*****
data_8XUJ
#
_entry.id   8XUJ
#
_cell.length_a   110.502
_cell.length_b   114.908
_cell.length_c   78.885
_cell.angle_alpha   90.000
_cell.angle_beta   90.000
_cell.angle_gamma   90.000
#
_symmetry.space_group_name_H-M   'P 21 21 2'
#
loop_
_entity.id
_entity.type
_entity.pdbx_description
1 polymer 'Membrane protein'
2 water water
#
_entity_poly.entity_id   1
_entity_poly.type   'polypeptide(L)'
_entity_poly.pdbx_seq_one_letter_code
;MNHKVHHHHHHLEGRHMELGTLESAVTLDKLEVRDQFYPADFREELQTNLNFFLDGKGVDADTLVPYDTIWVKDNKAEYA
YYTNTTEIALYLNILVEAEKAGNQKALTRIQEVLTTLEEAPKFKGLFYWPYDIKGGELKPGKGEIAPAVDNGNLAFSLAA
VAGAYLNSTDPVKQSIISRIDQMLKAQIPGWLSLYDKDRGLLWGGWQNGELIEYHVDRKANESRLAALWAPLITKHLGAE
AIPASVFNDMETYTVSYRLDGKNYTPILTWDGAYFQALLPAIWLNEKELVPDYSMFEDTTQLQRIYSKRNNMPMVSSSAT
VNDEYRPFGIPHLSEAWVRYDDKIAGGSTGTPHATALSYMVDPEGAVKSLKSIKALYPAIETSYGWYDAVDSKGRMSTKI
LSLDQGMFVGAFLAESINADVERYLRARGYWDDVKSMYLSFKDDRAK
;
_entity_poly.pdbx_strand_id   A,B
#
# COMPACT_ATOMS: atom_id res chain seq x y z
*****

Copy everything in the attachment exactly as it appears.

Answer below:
data_8XUJ
#
_entry.id   8XUJ
#
_cell.length_a   110.502
_cell.length_b   114.908
_cell.length_c   78.885
_cell.angle_alpha   90.000
_cell.angle_beta   90.000
_cell.angle_gamma   90.000
#
_symmetry.space_group_name_H-M   'P 21 21 2'
#
loop_
_entity.id
_entity.type
_entity.pdbx_description
1 polymer 'Membrane protein'
2 water water
#
_entity_poly.entity_id   1
_entity_poly.type   'polypeptide(L)'
_entity_poly.pdbx_seq_one_letter_code
;MNHKVHHHHHHLEGRHMELGTLESAVTLDKLEVRDQFYPADFREELQTNLNFFLDGKGVDADTLVPYDTIWVKDNKAEYA
YYTNTTEIALYLNILVEAEKAGNQKALTRIQEVLTTLEEAPKFKGLFYWPYDIKGGELKPGKGEIAPAVDNGNLAFSLAA
VAGAYLNSTDPVKQSIISRIDQMLKAQIPGWLSLYDKDRGLLWGGWQNGELIEYHVDRKANESRLAALWAPLITKHLGAE
AIPASVFNDMETYTVSYRLDGKNYTPILTWDGAYFQALLPAIWLNEKELVPDYSMFEDTTQLQRIYSKRNNMPMVSSSAT
VNDEYRPFGIPHLSEAWVRYDDKIAGGSTGTPHATALSYMVDPEGAVKSLKSIKALYPAIETSYGWYDAVDSKGRMSTKI
LSLDQGMFVGAFLAESINADVERYLRARGYWDDVKSMYLSFKDDRAK
;
_entity_poly.pdbx_strand_id   A,B
#
# COMPACT_ATOMS: atom_id res chain seq x y z